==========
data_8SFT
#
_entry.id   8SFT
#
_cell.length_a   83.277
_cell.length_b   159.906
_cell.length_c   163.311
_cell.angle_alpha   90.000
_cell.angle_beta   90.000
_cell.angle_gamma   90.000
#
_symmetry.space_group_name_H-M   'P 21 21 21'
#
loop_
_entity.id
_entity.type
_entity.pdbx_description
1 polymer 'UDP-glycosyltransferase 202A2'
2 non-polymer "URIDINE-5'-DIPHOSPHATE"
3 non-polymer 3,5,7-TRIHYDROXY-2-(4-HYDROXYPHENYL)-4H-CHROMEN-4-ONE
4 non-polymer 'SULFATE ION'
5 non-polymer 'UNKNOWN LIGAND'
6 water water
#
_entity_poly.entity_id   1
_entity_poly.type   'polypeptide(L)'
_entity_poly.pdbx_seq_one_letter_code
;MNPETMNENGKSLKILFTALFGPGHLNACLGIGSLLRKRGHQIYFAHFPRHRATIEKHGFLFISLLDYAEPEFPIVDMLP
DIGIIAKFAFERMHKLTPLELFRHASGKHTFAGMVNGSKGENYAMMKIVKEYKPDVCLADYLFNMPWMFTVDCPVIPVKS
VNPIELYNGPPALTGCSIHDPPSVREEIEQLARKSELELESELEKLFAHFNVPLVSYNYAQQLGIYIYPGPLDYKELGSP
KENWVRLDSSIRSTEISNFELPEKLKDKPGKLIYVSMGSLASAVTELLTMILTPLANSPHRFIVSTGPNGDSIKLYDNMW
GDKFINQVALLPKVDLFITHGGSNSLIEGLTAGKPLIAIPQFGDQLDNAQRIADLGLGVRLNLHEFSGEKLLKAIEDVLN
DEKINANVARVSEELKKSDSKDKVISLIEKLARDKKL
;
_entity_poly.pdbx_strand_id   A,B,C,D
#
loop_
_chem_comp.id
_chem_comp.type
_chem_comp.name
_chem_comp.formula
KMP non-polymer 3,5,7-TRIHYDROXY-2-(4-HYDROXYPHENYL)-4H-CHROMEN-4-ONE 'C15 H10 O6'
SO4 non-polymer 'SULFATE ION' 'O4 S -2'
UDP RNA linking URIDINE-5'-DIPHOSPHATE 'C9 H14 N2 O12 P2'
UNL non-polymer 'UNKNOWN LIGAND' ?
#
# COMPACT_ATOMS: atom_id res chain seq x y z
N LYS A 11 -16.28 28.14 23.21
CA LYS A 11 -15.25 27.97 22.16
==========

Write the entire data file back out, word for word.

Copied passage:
data_8SFT
#
_entry.id   8SFT
#
_cell.length_a   83.277
_cell.length_b   159.906
_cell.length_c   163.311
_cell.angle_alpha   90.000
_cell.angle_beta   90.000
_cell.angle_gamma   90.000
#
_symmetry.space_group_name_H-M   'P 21 21 21'
#
loop_
_entity.id
_entity.type
_entity.pdbx_description
1 polymer 'UDP-glycosyltransferase 202A2'
2 non-polymer "URIDINE-5'-DIPHOSPHATE"
3 non-polymer 3,5,7-TRIHYDROXY-2-(4-HYDROXYPHENYL)-4H-CHROMEN-4-ONE
4 non-polymer 'SULFATE ION'
5 non-polymer 'UNKNOWN LIGAND'
6 water water
#
_entity_poly.entity_id   1
_entity_poly.type   'polypeptide(L)'
_entity_poly.pdbx_seq_one_letter_code
;MNPETMNENGKSLKILFTALFGPGHLNACLGIGSLLRKRGHQIYFAHFPRHRATIEKHGFLFISLLDYAEPEFPIVDMLP
DIGIIAKFAFERMHKLTPLELFRHASGKHTFAGMVNGSKGENYAMMKIVKEYKPDVCLADYLFNMPWMFTVDCPVIPVKS
VNPIELYNGPPALTGCSIHDPPSVREEIEQLARKSELELESELEKLFAHFNVPLVSYNYAQQLGIYIYPGPLDYKELGSP
KENWVRLDSSIRSTEISNFELPEKLKDKPGKLIYVSMGSLASAVTELLTMILTPLANSPHRFIVSTGPNGDSIKLYDNMW
GDKFINQVALLPKVDLFITHGGSNSLIEGLTAGKPLIAIPQFGDQLDNAQRIADLGLGVRLNLHEFSGEKLLKAIEDVLN
DEKINANVARVSEELKKSDSKDKVISLIEKLARDKKL
;
_entity_poly.pdbx_strand_id   A,B,C,D
#
loop_
_chem_comp.id
_chem_comp.type
_chem_comp.name
_chem_comp.formula
KMP non-polymer 3,5,7-TRIHYDROXY-2-(4-HYDROXYPHENYL)-4H-CHROMEN-4-ONE 'C15 H10 O6'
SO4 non-polymer 'SULFATE ION' 'O4 S -2'
UDP RNA linking URIDINE-5'-DIPHOSPHATE 'C9 H14 N2 O12 P2'
UNL non-polymer 'UNKNOWN LIGAND' ?
#
# COMPACT_ATOMS: atom_id res chain seq x y z
N LYS A 11 -16.28 28.14 23.21
CA LYS A 11 -15.25 27.97 22.16